Julie Bonasso, Temple 1995, is a consultant and coach specializing in lawyer well-being. An experienced corporate lawyer and Master Certified Coach, she helps clients reinvent their practices to achieve more balance and more profit. She is the founder and COO of Julie Bonasso Coaching, and a member of the State Bar of Wisconsin Task Force on Lawyer Well-Being.
In-house Lawyer Well-being Staff. Laura Mahr, founder of Conscious Legal Minds, pointed out “an exciting innovation in the legal field that grew out of the pandemic-related mental health crisis was an increasing number of law firms hired a director of well-being entrusted with providing in-house resources and training for attorneys and staff to grow resilience and prevent chronic stress and burnout.” According to Mahr, one potential challenge for 2023 is that law firms “may be tempted to cut director of well-being positions or pause resources flowing into well-being programming as the financial markets” continue to be uncertain.
Mahr said that 2023 is “actually a great year to continue to grow well-being programming as mental health stressors generally exacerbate during financial unpredictability.” A theme she predicted will persist is that people will “continue to experience a lot of residual, unprocessed loss and trauma from the pandemic that gets played out in the workplace.”6
Taking Time Off Is an Option. One of the most inspiring developments, according to Elena Deutsch of WILL (Women Interested in Leaving Law), is that “talking [more] about mental health will carry into 2023 and shame is dissipating. Attorneys [at all ages] no longer care so much about stigma. They care about not losing their minds.” Deutsch noted that more attorneys are taking leaves of absence, even with fears about the economy. The COVID-19 pandemic has caused many people to wonder, “What just happened? Is this really how I want to spend my life?”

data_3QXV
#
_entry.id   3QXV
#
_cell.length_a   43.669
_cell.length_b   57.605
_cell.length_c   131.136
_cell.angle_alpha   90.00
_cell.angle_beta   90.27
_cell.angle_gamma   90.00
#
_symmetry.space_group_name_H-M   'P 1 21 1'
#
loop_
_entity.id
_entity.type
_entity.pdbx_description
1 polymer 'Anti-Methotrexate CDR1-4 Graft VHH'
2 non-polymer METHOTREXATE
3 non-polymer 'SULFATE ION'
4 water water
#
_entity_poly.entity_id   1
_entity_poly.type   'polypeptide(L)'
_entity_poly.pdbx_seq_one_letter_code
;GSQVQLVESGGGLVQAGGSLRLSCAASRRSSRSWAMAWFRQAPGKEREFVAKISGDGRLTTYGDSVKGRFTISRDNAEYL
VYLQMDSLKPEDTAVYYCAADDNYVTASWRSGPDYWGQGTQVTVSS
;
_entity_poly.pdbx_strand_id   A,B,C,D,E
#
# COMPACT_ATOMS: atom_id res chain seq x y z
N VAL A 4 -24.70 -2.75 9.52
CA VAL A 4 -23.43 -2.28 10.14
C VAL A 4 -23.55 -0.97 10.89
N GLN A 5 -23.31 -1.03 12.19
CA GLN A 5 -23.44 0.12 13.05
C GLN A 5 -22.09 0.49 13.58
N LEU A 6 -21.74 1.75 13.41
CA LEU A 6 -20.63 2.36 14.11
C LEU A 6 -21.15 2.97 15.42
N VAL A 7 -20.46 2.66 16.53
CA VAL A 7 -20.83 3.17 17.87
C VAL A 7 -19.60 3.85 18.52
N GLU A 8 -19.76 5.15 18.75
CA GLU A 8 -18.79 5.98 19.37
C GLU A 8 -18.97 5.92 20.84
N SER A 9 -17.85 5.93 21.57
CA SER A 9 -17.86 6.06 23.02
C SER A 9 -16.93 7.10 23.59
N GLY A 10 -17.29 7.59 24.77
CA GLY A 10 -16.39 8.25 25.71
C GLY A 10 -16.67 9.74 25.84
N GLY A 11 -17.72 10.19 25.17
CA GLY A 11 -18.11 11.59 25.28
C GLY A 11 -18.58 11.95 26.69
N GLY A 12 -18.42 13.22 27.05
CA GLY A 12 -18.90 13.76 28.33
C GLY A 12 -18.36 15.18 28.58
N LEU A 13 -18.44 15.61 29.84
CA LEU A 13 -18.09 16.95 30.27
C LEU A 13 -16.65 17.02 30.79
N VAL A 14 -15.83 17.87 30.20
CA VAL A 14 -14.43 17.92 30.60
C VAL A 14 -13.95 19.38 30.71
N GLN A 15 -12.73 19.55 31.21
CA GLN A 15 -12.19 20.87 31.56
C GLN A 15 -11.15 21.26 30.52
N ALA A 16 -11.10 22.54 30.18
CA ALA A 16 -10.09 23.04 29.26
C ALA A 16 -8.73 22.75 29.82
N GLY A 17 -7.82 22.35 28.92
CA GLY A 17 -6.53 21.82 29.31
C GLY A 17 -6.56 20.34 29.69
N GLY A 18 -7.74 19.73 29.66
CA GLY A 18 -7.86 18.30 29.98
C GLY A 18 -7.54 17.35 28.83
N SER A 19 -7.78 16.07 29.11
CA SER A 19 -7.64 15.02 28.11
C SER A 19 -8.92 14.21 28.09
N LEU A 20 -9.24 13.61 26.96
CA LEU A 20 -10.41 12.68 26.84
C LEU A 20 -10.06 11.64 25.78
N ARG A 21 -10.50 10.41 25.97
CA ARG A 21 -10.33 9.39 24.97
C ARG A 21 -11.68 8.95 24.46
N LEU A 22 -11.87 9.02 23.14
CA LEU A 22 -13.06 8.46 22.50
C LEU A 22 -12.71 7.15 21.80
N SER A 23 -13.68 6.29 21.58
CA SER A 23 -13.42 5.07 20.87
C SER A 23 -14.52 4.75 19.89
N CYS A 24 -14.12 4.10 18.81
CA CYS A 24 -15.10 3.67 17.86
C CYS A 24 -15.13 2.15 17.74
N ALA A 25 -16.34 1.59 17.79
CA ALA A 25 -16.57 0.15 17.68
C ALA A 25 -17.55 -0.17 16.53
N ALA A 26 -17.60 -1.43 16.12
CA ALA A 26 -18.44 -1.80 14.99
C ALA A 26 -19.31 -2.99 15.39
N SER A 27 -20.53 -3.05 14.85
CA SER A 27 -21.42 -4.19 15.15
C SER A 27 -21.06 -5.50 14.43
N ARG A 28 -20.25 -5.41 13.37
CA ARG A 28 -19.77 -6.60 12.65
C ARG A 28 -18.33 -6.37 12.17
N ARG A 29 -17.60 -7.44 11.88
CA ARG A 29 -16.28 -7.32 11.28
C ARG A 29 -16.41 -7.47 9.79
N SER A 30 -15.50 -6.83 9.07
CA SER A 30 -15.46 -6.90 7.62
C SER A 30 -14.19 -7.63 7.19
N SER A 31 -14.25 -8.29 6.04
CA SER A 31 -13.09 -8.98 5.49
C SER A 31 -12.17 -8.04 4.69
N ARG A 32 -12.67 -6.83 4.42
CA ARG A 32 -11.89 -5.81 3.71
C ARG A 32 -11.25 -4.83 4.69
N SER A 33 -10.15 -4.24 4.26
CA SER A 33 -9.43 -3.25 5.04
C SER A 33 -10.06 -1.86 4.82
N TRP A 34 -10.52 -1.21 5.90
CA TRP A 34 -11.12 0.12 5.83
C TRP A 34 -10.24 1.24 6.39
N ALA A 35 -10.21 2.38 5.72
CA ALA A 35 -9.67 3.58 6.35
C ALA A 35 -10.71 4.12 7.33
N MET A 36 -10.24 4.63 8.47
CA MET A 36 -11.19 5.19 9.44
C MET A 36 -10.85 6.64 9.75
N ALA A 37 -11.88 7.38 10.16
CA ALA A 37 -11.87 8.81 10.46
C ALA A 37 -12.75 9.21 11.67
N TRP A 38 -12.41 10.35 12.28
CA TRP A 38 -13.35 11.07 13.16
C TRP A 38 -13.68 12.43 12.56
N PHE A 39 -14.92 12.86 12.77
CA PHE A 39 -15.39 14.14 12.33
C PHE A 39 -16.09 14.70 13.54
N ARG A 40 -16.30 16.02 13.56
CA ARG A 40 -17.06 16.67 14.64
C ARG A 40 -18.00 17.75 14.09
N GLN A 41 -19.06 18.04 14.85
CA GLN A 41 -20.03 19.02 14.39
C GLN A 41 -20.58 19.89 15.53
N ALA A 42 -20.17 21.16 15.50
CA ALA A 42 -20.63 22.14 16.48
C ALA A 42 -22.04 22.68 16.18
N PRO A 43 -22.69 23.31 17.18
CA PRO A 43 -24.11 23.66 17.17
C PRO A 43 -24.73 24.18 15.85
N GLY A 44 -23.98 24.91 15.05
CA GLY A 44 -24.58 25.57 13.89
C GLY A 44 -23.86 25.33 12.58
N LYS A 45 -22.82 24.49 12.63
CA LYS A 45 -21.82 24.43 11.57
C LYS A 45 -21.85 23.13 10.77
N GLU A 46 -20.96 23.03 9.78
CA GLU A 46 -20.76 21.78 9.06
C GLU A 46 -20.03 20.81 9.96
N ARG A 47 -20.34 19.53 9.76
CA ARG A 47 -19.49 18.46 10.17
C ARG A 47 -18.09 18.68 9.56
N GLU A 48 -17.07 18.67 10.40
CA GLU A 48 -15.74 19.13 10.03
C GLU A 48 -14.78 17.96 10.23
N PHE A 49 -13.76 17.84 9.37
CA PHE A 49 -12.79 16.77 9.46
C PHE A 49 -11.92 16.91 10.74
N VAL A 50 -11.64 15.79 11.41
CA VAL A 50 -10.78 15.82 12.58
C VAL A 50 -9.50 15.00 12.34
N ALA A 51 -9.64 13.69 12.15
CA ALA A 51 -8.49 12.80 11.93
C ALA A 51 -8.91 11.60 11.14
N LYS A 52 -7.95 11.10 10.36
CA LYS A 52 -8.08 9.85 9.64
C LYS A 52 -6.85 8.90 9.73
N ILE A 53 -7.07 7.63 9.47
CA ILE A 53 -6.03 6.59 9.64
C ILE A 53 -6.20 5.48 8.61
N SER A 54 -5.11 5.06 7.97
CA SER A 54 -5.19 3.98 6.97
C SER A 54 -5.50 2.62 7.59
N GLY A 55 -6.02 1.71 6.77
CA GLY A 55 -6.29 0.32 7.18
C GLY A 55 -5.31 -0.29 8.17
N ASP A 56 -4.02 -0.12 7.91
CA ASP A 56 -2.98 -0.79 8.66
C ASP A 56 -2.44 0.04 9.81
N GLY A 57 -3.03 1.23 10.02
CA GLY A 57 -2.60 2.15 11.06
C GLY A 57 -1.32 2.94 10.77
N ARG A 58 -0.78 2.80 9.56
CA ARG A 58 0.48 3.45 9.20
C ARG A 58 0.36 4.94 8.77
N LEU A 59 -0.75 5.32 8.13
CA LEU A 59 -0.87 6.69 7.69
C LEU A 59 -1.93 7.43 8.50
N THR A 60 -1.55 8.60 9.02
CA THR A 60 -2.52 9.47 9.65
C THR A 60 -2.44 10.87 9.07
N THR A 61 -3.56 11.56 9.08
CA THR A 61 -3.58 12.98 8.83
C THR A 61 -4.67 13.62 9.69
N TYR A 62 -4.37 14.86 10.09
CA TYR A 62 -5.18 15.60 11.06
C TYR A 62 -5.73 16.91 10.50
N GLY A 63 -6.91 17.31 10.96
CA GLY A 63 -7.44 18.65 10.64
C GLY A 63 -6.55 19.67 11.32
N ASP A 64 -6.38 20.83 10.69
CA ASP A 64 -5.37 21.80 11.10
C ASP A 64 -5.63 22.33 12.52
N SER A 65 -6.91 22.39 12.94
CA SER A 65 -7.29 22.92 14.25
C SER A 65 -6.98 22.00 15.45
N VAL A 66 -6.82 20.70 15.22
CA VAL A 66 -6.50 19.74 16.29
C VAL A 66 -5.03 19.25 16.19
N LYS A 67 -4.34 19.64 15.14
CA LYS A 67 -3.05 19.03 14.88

Deutsch has helped over a dozen women take leaves of absence, and here’s what she witnessed: “At first, they don’t think it’s possible. Then they investigate [and] see it is. Get a note from their doctor or therapist. Go on FMLA. Often get paid during a 90-day leave.” And firms granting leaves create a win-win, according to Deutsch. “It’s a solid strategy to retain talent and cultivate more genuine and caring employee and client relationships.”7
2023 is “actually a great year to continue to grow well-being programming
as mental health stressors generally exacerbate during financial
I speak from personal experience when I say that the legal profession has improved tremendously in terms of lawyer well-being. In 2003, when I reached my tipping point of burnout, there was no option for me other than to stop practicing law. There was no one to talk to, there were no forums; the term “lawyer well-being” did not exist.
Even though it has taken 20 years, change is here. Energy is present. It’s a movement, not a moment.8 My prediction is that radical transformation will be swift, and technology will be a driver. A revolution is already underway, and members of Generation Z will demand that the legal profession operate in accordance with a new economy and modern workforce by consciously leading from a place of people first.
WisLAP Can Help
The Wisconsin Lawyers Assistance Program (WisLAP) offers confidential assistance to lawyers, judges, law students, and their families who are suffering from alcoholism, substance abuse, anxiety, and other issues that affect their well-being and law practice.
WisLAP Confidential Helpline: (800) 543-2625
National Suicide Prevention & Crisis Lifeline: Dial 988; suicidepreventionlifeline.org
» Cite this article: 96 Wis. Law. 37-39 (February 2023).